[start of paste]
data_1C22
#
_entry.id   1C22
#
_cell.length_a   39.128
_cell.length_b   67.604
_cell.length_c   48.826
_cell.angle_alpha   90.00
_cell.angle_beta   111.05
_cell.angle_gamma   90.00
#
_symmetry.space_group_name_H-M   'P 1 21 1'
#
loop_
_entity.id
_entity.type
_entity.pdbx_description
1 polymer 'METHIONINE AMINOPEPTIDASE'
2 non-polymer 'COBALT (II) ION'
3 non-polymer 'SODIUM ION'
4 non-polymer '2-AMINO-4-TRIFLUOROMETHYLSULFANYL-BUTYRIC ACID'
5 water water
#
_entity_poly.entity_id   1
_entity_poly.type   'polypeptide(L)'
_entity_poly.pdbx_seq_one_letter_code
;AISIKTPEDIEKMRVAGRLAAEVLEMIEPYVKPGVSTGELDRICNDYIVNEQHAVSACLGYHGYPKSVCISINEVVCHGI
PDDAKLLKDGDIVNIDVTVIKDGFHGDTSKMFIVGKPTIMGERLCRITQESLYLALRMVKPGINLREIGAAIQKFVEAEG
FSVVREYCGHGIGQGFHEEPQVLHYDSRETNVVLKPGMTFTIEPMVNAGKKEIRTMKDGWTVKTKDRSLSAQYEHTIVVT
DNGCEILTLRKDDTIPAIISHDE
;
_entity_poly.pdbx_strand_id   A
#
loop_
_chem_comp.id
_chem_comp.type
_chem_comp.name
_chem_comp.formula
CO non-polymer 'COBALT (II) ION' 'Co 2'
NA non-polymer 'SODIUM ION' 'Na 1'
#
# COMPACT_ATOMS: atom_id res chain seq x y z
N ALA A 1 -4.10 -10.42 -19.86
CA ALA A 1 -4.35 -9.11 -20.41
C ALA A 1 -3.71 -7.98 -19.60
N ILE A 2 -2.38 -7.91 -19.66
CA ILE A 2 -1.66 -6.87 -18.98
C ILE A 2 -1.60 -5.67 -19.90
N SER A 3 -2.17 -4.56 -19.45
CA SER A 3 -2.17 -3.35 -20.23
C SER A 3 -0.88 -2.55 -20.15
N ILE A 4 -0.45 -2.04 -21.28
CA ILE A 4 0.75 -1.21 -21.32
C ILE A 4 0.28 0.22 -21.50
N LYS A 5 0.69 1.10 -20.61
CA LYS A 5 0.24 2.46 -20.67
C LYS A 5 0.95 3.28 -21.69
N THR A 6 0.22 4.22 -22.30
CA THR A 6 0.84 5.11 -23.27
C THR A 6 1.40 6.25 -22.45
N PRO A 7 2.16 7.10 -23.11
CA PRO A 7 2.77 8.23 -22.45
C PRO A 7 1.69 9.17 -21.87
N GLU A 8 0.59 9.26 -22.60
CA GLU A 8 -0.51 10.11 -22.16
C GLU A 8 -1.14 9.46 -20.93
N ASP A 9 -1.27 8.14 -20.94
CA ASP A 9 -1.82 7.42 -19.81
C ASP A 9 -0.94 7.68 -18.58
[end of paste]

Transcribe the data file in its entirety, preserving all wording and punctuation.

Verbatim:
data_1C22
#
_entry.id   1C22
#
_cell.length_a   39.128
_cell.length_b   67.604
_cell.length_c   48.826
_cell.angle_alpha   90.00
_cell.angle_beta   111.05
_cell.angle_gamma   90.00
#
_symmetry.space_group_name_H-M   'P 1 21 1'
#
loop_
_entity.id
_entity.type
_entity.pdbx_description
1 polymer 'METHIONINE AMINOPEPTIDASE'
2 non-polymer 'COBALT (II) ION'
3 non-polymer 'SODIUM ION'
4 non-polymer '2-AMINO-4-TRIFLUOROMETHYLSULFANYL-BUTYRIC ACID'
5 water water
#
_entity_poly.entity_id   1
_entity_poly.type   'polypeptide(L)'
_entity_poly.pdbx_seq_one_letter_code
;AISIKTPEDIEKMRVAGRLAAEVLEMIEPYVKPGVSTGELDRICNDYIVNEQHAVSACLGYHGYPKSVCISINEVVCHGI
PDDAKLLKDGDIVNIDVTVIKDGFHGDTSKMFIVGKPTIMGERLCRITQESLYLALRMVKPGINLREIGAAIQKFVEAEG
FSVVREYCGHGIGQGFHEEPQVLHYDSRETNVVLKPGMTFTIEPMVNAGKKEIRTMKDGWTVKTKDRSLSAQYEHTIVVT
DNGCEILTLRKDDTIPAIISHDE
;
_entity_poly.pdbx_strand_id   A
#
loop_
_chem_comp.id
_chem_comp.type
_chem_comp.name
_chem_comp.formula
CO non-polymer 'COBALT (II) ION' 'Co 2'
NA non-polymer 'SODIUM ION' 'Na 1'
#
# COMPACT_ATOMS: atom_id res chain seq x y z
N ALA A 1 -4.10 -10.42 -19.86
CA ALA A 1 -4.35 -9.11 -20.41
C ALA A 1 -3.71 -7.98 -19.60
N ILE A 2 -2.38 -7.91 -19.66
CA ILE A 2 -1.66 -6.87 -18.98
C ILE A 2 -1.60 -5.67 -19.90
N SER A 3 -2.17 -4.56 -19.45
CA SER A 3 -2.17 -3.35 -20.23
C SER A 3 -0.88 -2.55 -20.15
N ILE A 4 -0.45 -2.04 -21.28
CA ILE A 4 0.75 -1.21 -21.32
C ILE A 4 0.28 0.22 -21.50
N LYS A 5 0.69 1.10 -20.61
CA LYS A 5 0.24 2.46 -20.67
C LYS A 5 0.95 3.28 -21.69
N THR A 6 0.22 4.22 -22.30
CA THR A 6 0.84 5.11 -23.27
C THR A 6 1.40 6.25 -22.45
N PRO A 7 2.16 7.10 -23.11
CA PRO A 7 2.77 8.23 -22.45
C PRO A 7 1.69 9.17 -21.87
N GLU A 8 0.59 9.26 -22.60
CA GLU A 8 -0.51 10.11 -22.16
C GLU A 8 -1.14 9.46 -20.93
N ASP A 9 -1.27 8.14 -20.94
CA ASP A 9 -1.82 7.42 -19.81
C ASP A 9 -0.94 7.68 -18.58